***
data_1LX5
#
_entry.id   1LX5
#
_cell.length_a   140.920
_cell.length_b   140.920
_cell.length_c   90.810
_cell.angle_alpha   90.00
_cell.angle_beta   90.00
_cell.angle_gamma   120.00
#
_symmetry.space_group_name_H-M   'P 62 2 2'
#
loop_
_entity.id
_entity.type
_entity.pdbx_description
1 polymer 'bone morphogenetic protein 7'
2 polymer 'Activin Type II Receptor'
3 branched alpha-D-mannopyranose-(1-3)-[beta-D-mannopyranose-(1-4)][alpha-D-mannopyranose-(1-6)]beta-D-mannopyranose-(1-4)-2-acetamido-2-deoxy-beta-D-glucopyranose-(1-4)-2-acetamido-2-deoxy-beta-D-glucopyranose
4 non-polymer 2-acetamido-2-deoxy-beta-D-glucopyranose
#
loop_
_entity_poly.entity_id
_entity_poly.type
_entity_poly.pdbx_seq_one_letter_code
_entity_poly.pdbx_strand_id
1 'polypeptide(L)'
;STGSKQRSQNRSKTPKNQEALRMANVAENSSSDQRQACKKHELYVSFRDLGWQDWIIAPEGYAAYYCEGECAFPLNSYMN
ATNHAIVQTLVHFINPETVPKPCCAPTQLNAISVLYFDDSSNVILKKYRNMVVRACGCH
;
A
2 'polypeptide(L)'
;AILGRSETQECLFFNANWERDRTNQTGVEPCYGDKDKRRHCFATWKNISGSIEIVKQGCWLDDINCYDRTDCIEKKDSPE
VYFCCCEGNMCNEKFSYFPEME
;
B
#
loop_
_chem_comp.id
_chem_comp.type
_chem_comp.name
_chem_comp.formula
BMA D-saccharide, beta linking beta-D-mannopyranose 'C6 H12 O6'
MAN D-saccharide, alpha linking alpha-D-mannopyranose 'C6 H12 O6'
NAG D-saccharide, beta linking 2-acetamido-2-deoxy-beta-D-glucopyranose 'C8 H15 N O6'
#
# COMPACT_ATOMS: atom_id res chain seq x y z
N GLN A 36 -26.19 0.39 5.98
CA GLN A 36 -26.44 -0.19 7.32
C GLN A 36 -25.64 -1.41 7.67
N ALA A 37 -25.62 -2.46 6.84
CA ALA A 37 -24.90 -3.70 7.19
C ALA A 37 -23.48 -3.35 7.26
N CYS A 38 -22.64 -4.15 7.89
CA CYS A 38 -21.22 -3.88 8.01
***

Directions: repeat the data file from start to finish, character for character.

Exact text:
data_1LX5
#
_entry.id   1LX5
#
_cell.length_a   140.920
_cell.length_b   140.920
_cell.length_c   90.810
_cell.angle_alpha   90.00
_cell.angle_beta   90.00
_cell.angle_gamma   120.00
#
_symmetry.space_group_name_H-M   'P 62 2 2'
#
loop_
_entity.id
_entity.type
_entity.pdbx_description
1 polymer 'bone morphogenetic protein 7'
2 polymer 'Activin Type II Receptor'
3 branched alpha-D-mannopyranose-(1-3)-[beta-D-mannopyranose-(1-4)][alpha-D-mannopyranose-(1-6)]beta-D-mannopyranose-(1-4)-2-acetamido-2-deoxy-beta-D-glucopyranose-(1-4)-2-acetamido-2-deoxy-beta-D-glucopyranose
4 non-polymer 2-acetamido-2-deoxy-beta-D-glucopyranose
#
loop_
_entity_poly.entity_id
_entity_poly.type
_entity_poly.pdbx_seq_one_letter_code
_entity_poly.pdbx_strand_id
1 'polypeptide(L)'
;STGSKQRSQNRSKTPKNQEALRMANVAENSSSDQRQACKKHELYVSFRDLGWQDWIIAPEGYAAYYCEGECAFPLNSYMN
ATNHAIVQTLVHFINPETVPKPCCAPTQLNAISVLYFDDSSNVILKKYRNMVVRACGCH
;
A
2 'polypeptide(L)'
;AILGRSETQECLFFNANWERDRTNQTGVEPCYGDKDKRRHCFATWKNISGSIEIVKQGCWLDDINCYDRTDCIEKKDSPE
VYFCCCEGNMCNEKFSYFPEME
;
B
#
loop_
_chem_comp.id
_chem_comp.type
_chem_comp.name
_chem_comp.formula
BMA D-saccharide, beta linking beta-D-mannopyranose 'C6 H12 O6'
MAN D-saccharide, alpha linking alpha-D-mannopyranose 'C6 H12 O6'
NAG D-saccharide, beta linking 2-acetamido-2-deoxy-beta-D-glucopyranose 'C8 H15 N O6'
#
# COMPACT_ATOMS: atom_id res chain seq x y z
N GLN A 36 -26.19 0.39 5.98
CA GLN A 36 -26.44 -0.19 7.32
C GLN A 36 -25.64 -1.41 7.67
N ALA A 37 -25.62 -2.46 6.84
CA ALA A 37 -24.90 -3.70 7.19
C ALA A 37 -23.48 -3.35 7.26
N CYS A 38 -22.64 -4.15 7.89
CA CYS A 38 -21.22 -3.88 8.01